Airport gunman arrives at federal courthouse in Fort Lauderdale

FORT LAUDERDALE, FLA. (WSVN) - The gunman responsible for the mass shooting at Fort Lauderdale-Hollywood International Airport has arrived at a federal courthouse in Fort Lauderdale.

Just after 9 a.m., 26-year-old Esteban Santiago arrived to the federal courthouse where he appeared for his first hearing, Monday morning. He was seen surrounded by U.S. Marshals as he walked inside the courthouse, at 11:15 a.m.

This is the first time he faces a judge since he was accused of killing five people in the baggage claim area at Fort Lauderdale-Hollywood International Airport, Friday afternoon.

He was officially read his charges, including performing an act of violence at an international airport resulting in death, which carries a maximum punishment of execution, and weapons charges with multiple counts of murder.

Two of those charges carry a life in prison or death penalty sentence.

“The most serious charge pending against him is the act of violence at an international airport that carries the potential of the death penalty,” said attorney David Weinstien.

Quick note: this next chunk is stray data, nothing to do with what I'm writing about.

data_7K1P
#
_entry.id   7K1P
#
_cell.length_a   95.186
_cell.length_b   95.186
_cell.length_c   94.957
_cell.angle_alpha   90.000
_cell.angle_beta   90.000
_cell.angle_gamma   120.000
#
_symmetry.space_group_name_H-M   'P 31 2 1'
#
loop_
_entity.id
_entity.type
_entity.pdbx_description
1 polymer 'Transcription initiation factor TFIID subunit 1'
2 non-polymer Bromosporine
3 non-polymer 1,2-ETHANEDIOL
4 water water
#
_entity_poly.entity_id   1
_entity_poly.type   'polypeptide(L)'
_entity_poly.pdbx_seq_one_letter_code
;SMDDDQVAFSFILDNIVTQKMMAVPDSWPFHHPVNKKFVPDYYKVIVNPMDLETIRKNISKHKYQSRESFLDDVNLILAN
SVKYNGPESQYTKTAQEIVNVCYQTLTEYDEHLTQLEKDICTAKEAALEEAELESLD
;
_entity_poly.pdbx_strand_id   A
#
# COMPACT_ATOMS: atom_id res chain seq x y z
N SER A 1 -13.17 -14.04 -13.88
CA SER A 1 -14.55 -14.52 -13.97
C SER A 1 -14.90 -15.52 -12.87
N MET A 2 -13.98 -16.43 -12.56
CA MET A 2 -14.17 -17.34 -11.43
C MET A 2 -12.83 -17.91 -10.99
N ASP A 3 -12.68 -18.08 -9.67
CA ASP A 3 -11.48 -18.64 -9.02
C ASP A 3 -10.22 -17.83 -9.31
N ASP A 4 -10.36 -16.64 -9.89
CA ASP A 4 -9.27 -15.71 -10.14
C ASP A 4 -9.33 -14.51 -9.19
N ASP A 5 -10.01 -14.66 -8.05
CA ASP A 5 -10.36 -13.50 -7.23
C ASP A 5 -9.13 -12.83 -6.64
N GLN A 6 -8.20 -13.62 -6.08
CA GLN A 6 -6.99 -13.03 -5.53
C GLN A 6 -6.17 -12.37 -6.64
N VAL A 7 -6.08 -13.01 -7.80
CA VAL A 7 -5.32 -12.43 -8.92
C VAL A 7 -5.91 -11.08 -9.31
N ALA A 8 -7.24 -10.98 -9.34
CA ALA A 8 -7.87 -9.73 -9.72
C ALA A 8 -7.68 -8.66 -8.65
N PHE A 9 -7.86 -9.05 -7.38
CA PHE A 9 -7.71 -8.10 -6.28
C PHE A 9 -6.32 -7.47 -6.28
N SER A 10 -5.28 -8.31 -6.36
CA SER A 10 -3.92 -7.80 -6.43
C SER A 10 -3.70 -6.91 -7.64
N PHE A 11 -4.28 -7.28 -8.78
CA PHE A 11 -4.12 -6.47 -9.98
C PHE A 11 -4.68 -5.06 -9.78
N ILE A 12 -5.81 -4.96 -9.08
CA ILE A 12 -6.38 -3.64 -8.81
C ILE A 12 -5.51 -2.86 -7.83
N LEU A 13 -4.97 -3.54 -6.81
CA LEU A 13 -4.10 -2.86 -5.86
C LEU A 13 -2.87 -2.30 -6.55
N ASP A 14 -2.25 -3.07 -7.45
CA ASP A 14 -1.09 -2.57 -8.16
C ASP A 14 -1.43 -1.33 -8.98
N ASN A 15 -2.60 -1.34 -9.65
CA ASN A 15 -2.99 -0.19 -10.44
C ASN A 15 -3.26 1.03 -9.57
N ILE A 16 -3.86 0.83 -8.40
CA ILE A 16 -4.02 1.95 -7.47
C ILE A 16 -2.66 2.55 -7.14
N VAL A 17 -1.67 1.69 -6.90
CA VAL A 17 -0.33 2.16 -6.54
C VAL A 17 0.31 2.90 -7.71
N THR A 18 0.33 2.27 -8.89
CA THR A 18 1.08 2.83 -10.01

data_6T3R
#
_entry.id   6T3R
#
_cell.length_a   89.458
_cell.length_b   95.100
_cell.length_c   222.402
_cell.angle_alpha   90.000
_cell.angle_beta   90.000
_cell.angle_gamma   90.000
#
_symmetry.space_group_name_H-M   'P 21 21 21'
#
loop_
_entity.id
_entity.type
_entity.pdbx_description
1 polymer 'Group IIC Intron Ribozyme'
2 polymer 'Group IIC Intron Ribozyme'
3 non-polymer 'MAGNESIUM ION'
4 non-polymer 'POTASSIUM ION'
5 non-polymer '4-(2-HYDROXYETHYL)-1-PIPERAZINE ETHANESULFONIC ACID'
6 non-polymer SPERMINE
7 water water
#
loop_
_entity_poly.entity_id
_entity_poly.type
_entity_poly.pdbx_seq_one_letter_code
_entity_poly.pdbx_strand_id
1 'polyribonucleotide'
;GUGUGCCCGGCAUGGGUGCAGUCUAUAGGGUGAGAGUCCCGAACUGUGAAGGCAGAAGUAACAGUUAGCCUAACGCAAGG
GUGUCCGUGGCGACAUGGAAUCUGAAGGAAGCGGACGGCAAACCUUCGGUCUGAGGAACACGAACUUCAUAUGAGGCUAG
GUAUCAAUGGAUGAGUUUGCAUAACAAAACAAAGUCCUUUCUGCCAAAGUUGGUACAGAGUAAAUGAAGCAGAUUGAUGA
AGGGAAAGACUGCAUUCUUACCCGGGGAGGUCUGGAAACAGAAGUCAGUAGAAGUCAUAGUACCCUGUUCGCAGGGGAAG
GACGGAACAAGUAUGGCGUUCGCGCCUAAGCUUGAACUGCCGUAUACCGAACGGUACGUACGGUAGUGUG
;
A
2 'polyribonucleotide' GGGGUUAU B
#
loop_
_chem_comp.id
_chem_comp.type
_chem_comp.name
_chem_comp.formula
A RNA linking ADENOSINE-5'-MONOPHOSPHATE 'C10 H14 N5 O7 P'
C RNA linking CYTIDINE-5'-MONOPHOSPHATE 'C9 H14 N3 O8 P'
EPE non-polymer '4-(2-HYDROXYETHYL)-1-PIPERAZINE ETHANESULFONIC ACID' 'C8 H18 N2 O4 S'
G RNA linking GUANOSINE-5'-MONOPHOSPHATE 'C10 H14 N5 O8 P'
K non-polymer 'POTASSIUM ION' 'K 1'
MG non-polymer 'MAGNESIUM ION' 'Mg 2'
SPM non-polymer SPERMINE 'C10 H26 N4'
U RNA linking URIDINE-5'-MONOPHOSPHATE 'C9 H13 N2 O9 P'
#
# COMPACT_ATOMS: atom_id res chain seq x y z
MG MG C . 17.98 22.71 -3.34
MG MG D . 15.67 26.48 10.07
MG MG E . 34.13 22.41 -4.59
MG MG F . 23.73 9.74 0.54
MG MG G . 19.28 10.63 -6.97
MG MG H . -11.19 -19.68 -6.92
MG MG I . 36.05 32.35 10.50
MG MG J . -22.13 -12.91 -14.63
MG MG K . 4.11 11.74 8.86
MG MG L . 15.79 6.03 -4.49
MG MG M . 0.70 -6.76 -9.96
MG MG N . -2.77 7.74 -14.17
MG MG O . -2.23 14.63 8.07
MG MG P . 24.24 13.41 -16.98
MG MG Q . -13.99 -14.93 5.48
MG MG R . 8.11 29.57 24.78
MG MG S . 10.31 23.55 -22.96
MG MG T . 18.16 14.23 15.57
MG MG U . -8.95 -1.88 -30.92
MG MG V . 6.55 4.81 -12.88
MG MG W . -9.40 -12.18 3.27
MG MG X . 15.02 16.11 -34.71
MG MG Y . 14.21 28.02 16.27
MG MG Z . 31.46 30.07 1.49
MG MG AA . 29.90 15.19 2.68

Prosecutors said Santiago flew from Alaska to Fort Lauderdale. Before his flight, he legally checked in a gun, and once at FLL, he loaded the gun in a bathroom before he shot 13 people, five whom died.

Surveillance video appears to show Santiago as he pulled the gun from his pants and began to shoot as the people behind him ran to safety. “All of a sudden, we heard, pop, pop, pop,” said one witness.

The shooting, witnesses said, lasted less than a minute. The Broward Sheriff’s Office arrested Santiago within minutes.

Back in his home in Alaska, neighbors said they were stunned to hear what happened. “He was always pleasant,” said Santiago’s neighbor, Perette Carter, “didn’t show any signs of threat.”

According to the FBI, however, Santiago believed he was being influenced by ISIS. Officials took Santiago’s gun from him but returned it in December.

The judge in court asked when Santiago last worked, and he said it was for a security services company, Signal 88, in Anchorage, Alaska. Santiago said he lost that job in November.

Prior to the job in Alaska, Santiago said he was enlisted in the Army for a decade, where he made about $15,000 a year. As of Monday, he told the judge he only had about $5 to $10 in his pocket.

Santiago went on to say he owned no property anywhere in the United States.

Santiago told investigators that he planned the Friday attack, buying a one-way ticket to the Fort Lauderdale airport, a federal complaint said. Authorities don’t know why he chose his target and have not ruled out terrorism.

Surveillance video from the baggage claim was released to TMZ illegally. There is now an investigation to find out who released the chilling video.

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